Image via Flickr creative commons from Foxtongue
There are a number of commonly-applied rules which form the correct etiquette for the format of business and other types of formal communication.
Yet with the spread of email and text communication, the lines between these types of communication, and the more formal written types are often blurred.
As a business owner or manager, you need to give careful consideration to the purpose of your written correspondence, as this will often dictate the format and types of salutations which are used.
In the commercial field, it is often wise to make it plain in any written communication whether there is any timescale during which you expect to receive a reply. Yet this should be done with a balance of politeness and forcefulness, as if expressed in the wrong way it might appear too ‘pushy’.
Phrases such as ‘An early reply would be appreciated’ or ‘I look forward to hearing from you at your earliest convenience’ are accepted forms of framing such a request.
There is an accepted format for the salutation and sign-off of any letter which also applies to business communications, which is as follows: if you don’t know the name of the person for whom the letter is intended, you should use ‘Dear Sir’ or ‘Dear Madam’ as your introduction, and a letter of this type should always be signed off with the phrase ‘Yours faithfully’. If, however, you are writing your letter to someone known to you, you should use ‘Dear Mr’ (or Mrs, Ms or whichever is the preferred form of address of the individual person), and sign off with a ‘Yours sincerely’.
And while written business communications should follow all the strict rules and conventions of English grammar, this is a convention which it can be difficult to remember, especially given that so much modern communication takes the form of an e-mail.
One short cut to remembering how different kinds of business letters should be framed and worded is to use the services of a professional printing company. Such an operation will have experience of framing appropriate communications for a range of clients and other contacts, so should be able to advise on a preferred way of wording such communications.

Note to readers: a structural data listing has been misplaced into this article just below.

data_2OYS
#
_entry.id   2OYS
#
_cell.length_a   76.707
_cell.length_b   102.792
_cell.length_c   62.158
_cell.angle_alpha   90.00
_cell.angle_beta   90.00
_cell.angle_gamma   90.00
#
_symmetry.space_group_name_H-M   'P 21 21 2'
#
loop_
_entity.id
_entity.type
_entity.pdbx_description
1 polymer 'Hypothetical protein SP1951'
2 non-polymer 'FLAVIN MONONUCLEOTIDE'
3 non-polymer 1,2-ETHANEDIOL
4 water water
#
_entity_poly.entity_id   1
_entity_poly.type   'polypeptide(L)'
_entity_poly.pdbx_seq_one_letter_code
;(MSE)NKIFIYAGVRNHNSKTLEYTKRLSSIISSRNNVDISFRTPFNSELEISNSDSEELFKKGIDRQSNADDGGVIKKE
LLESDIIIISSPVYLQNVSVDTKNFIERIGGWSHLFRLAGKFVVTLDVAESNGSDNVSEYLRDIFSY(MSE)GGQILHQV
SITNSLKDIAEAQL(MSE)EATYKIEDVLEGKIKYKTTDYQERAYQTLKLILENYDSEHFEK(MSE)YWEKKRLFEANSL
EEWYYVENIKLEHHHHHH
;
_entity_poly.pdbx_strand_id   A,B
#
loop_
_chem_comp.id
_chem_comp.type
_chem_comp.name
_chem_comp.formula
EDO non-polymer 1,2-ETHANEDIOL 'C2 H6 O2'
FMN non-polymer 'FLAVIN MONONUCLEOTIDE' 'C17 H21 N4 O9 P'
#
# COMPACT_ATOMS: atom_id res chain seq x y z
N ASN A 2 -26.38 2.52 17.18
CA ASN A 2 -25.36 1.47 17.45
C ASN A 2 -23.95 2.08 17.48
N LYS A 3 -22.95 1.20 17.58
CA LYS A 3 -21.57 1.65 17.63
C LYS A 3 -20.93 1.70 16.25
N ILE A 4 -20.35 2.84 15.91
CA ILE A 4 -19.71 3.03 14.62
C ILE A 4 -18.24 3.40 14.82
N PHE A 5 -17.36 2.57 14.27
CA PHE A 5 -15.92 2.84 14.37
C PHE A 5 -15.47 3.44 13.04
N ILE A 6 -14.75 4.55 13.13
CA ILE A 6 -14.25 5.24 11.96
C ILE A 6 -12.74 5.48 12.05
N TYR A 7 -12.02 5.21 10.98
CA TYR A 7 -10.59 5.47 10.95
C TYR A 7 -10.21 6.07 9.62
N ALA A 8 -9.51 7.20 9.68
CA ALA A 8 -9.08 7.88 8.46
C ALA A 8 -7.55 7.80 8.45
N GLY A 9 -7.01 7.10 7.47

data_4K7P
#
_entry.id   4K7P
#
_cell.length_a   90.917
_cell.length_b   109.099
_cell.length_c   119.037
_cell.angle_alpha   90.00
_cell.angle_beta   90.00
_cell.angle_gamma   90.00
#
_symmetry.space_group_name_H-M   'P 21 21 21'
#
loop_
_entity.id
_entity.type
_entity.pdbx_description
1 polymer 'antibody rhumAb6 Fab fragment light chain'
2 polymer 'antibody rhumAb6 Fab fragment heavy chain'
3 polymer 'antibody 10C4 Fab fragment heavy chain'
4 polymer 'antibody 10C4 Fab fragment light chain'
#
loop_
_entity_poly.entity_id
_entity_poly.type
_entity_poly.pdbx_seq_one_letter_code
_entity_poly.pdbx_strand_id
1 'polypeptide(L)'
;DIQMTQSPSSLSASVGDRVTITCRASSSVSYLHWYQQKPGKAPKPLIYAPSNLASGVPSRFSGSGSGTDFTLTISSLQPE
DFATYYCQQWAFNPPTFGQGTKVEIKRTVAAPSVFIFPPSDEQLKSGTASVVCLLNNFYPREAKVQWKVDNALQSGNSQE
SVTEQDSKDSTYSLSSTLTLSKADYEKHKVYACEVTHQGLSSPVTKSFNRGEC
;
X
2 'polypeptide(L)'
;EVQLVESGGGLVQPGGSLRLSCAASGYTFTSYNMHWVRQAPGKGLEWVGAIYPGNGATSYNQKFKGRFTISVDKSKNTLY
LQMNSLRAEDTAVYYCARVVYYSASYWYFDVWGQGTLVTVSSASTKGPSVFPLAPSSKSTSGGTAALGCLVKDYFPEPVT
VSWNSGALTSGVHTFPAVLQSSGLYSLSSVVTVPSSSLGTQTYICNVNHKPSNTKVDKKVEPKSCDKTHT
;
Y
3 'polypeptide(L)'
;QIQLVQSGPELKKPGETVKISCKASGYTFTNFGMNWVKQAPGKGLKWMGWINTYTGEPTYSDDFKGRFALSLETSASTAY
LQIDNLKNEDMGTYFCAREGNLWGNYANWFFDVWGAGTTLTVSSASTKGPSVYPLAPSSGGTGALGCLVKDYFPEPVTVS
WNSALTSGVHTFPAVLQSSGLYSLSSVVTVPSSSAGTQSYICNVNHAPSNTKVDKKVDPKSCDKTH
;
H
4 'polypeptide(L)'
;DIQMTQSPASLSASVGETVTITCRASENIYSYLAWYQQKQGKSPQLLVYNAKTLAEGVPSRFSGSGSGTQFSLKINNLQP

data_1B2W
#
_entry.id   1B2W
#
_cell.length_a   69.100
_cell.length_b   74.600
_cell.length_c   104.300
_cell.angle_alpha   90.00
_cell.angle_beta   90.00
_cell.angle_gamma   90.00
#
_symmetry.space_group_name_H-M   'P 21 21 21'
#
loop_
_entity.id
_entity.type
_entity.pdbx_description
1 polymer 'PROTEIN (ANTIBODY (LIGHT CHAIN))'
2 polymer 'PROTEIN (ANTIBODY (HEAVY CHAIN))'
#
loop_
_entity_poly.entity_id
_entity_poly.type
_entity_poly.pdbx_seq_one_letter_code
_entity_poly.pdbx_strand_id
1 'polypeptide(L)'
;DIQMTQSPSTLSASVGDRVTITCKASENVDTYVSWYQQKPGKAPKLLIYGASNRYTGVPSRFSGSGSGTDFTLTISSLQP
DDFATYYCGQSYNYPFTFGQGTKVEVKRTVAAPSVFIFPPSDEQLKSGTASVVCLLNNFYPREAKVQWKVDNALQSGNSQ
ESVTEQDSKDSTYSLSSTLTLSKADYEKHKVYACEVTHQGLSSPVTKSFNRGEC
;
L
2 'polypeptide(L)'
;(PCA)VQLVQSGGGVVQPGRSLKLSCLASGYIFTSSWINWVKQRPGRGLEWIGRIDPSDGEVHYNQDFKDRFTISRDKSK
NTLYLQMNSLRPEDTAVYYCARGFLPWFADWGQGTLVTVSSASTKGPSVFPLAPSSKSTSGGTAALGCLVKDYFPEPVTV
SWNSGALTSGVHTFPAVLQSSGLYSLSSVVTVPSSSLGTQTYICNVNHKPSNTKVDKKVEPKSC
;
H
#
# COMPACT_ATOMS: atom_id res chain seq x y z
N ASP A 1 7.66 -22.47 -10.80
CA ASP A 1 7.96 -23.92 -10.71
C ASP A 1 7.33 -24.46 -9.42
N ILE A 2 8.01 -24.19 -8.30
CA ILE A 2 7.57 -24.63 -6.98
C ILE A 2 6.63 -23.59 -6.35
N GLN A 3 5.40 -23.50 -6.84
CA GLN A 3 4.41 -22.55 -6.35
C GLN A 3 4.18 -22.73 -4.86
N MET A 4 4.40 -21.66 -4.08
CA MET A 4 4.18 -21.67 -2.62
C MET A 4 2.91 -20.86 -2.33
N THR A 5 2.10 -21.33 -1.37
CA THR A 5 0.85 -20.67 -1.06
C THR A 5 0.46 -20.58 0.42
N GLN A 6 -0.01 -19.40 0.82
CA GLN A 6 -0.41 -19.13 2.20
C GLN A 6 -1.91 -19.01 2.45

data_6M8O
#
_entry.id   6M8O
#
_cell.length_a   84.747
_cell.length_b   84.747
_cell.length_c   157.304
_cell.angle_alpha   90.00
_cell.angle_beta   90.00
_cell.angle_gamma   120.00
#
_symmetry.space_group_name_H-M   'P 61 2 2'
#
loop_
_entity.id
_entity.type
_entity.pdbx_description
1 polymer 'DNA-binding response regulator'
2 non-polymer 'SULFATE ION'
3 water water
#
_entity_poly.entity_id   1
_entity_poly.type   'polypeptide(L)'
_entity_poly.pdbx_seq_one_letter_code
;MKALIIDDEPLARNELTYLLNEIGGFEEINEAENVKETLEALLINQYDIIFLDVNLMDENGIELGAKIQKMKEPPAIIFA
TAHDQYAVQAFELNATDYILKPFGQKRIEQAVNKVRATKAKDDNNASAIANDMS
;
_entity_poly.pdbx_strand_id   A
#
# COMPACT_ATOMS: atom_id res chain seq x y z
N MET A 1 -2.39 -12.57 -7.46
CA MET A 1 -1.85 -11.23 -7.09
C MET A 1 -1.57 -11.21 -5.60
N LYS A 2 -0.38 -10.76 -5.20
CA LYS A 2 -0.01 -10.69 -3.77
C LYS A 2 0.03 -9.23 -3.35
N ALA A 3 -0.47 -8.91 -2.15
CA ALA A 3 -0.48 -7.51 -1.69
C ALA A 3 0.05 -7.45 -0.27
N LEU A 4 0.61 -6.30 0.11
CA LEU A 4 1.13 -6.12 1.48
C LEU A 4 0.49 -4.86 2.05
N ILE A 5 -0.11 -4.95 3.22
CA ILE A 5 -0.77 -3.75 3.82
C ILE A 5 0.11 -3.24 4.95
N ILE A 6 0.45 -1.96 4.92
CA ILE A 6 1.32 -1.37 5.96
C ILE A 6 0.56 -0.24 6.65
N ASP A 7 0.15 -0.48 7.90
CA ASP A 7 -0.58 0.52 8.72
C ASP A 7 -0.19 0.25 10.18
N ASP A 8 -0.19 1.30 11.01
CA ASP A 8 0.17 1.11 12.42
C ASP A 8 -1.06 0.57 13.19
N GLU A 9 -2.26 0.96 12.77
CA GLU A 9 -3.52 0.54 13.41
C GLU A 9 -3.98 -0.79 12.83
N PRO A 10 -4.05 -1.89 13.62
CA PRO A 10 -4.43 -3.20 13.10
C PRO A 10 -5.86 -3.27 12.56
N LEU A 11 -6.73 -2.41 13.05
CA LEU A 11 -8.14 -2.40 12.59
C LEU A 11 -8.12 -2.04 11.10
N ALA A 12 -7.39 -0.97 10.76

Of course, another important consideration when drafting business communications is the kind of mage which a company wishes to portray to its customers. In much the same way as wearing a jacket, shirt and tie to work is steadily becoming less essential than in times past, so the type of business which the sender represents – and the customers with which it communicates – can dictate how a latter is both worded and presented.
Business letters fall into a number of categories, such as introductory letters, new contact letters sent to someone whom the sender may not have met, or employee introduction letters, with the purpose of informing a client or contact that they will be dealing with a new contact henceforth.
One absolute no-no when it comes to business communication is getting your recipient’s address wrong. In order to minimise the risk of this happening, it can be a good idea to have pre-printed address labels produced. These can then be carefully checked before any items are sent, and offer the benefit of eliminating the risk of a person inadvertently making a mistake when writing an address by hand, as well as minimising the risk of an address being misread.